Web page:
Dr. Gary M. Whitford: Fluoride & Neurotoxicity
YouTube video – Uploaded on Dec 12, 2012
1. Animal studies
Dr. Whitford cites his own study (Whitford et al. 2009) to imply that fluoride has not been shown to damage the animal brain. However, he conveniently leaves out the substantial body of evidence that indicates the opposite. For a list of animal and biochemical studies in chronological order, refer to Connett et al. 2010 (Appendix I, pp. 277-286).
2. Chinese IQ studies
Dr. Whitford claims that IQ studies out of China are non-credible and therefore encourages people not to take them seriously. However, he conveniently neglects to mention that the National Research Council took these studies seriously, in terms of warranting further targeted research. According to the NRC’s 2006 report (p. 223):
“The possibility has been raised by the studies conducted in China that fluoride can lower intellectual abilities. Thus, studies of populations exposed to different concentrations of fluoride in drinking water should include measurements of reasoning ability, problem solving, IQ, and short-and long-term memory. Care should be taken to ensure that proper testing methods are used, that all sources of exposure to fluoride are assessed, and that comparison populations have similar cultures and socioeconomic status.”
3. Choi et al. 2012
Dr. Whitford again chooses to dismiss the aforementioned IQ studies for methodological reasons and suggests the authors have expressed uncertainty to the point of rendering all studies utterly irrelevant. But here is what the authors themselves say:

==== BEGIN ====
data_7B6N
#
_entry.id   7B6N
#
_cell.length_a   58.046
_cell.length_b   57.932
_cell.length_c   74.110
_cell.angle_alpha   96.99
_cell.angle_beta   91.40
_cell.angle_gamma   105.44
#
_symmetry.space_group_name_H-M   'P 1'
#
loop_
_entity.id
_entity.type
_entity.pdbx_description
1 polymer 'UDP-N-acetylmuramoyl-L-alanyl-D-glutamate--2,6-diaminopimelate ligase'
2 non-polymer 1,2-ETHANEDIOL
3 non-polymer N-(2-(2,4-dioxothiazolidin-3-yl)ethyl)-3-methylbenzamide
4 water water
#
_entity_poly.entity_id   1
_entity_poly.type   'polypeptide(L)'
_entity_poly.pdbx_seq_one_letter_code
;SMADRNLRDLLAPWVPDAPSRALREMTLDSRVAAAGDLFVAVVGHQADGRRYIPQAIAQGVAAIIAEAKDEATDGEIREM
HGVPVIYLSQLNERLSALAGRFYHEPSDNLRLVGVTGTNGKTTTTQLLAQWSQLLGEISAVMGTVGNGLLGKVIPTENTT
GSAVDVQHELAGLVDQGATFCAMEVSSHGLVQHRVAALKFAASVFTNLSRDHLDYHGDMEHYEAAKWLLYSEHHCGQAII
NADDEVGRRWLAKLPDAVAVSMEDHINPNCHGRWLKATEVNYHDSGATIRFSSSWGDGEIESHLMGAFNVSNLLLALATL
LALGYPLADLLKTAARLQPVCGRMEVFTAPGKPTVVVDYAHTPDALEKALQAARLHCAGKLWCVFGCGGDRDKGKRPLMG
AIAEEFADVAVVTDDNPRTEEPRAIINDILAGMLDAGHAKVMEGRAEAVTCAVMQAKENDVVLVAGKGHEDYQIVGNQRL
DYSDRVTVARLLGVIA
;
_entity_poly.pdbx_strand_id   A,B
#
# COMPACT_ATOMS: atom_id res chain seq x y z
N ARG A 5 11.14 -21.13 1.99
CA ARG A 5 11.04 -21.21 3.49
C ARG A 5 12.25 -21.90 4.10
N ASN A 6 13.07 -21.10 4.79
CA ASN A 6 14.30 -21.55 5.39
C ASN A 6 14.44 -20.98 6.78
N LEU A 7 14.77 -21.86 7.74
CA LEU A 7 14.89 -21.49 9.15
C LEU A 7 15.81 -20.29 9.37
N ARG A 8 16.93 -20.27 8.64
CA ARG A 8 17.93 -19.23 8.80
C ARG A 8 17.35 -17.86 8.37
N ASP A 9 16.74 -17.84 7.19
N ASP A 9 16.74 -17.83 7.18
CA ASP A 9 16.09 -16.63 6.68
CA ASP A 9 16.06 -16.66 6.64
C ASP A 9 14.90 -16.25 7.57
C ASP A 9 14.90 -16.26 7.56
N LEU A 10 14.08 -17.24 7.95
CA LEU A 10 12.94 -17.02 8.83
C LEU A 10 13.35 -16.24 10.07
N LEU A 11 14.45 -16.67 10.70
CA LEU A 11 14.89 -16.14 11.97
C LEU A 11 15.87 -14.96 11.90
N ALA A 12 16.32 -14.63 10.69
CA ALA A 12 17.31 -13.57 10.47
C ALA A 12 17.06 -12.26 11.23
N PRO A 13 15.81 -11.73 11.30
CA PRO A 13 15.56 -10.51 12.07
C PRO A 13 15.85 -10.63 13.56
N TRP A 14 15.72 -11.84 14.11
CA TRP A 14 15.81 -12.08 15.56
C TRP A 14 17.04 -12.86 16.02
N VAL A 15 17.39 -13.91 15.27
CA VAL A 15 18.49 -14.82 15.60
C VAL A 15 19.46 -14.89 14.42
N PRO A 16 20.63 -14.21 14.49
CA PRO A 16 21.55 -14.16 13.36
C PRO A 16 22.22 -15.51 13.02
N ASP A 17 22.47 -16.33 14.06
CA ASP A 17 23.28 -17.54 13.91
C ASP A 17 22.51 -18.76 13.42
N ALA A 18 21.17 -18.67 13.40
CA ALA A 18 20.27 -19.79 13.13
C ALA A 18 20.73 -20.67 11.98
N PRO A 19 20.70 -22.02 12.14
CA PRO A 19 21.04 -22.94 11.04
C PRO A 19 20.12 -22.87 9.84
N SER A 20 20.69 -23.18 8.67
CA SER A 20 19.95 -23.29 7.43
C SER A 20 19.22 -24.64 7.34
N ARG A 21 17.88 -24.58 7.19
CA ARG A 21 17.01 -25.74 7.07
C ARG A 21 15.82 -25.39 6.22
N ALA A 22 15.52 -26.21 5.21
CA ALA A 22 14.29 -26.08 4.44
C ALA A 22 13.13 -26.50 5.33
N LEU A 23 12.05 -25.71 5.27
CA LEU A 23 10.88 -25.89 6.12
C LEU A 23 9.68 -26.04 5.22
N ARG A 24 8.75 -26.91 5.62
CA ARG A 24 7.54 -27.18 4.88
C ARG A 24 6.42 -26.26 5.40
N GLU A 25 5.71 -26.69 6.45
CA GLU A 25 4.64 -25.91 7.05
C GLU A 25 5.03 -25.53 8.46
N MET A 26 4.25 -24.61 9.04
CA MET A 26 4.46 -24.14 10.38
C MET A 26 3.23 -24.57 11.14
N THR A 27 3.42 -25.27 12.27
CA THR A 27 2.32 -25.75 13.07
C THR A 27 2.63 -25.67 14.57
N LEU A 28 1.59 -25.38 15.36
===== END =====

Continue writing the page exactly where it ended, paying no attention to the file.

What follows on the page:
“Fluoride seems to fit in with lead, mercury, and other poisons that cause chemical brain drain. The effect of each toxicant may seem small, but the combined damage on a population scale can be serious, especially because the brain power of the next generation is crucial to all of us” (Grandjean, HSPH).
“As research on other neurotoxicants has shown, a shift to the left of IQ distributions in a population will have substantial impacts, especially among those in the high and low ranges of the IQ distribution” (Choi et al. Environ Health Perspect. Response).
“These results do not allow us to make any judgment regarding possible levels of risk at levels of exposure typical for water fluoridation in the U.S. On the other hand, neither can it be concluded that no risk is present. We therefore recommend further research to clarify what role fluoride exposure levels may play in possible adverse effects on brain development, so that future risk assessments can properly take into regard this possible hazard” (Choi & Grandjean, HSPH).
Dr. Whitford claims the hazards are “virtually none,” but Grandjean disagrees:
“Chemical brain drain should not be disregarded. The average IQ deficit in children exposed to increased levels of fluoride in drinking water was found to correspond to about 7 points – a sizable difference.”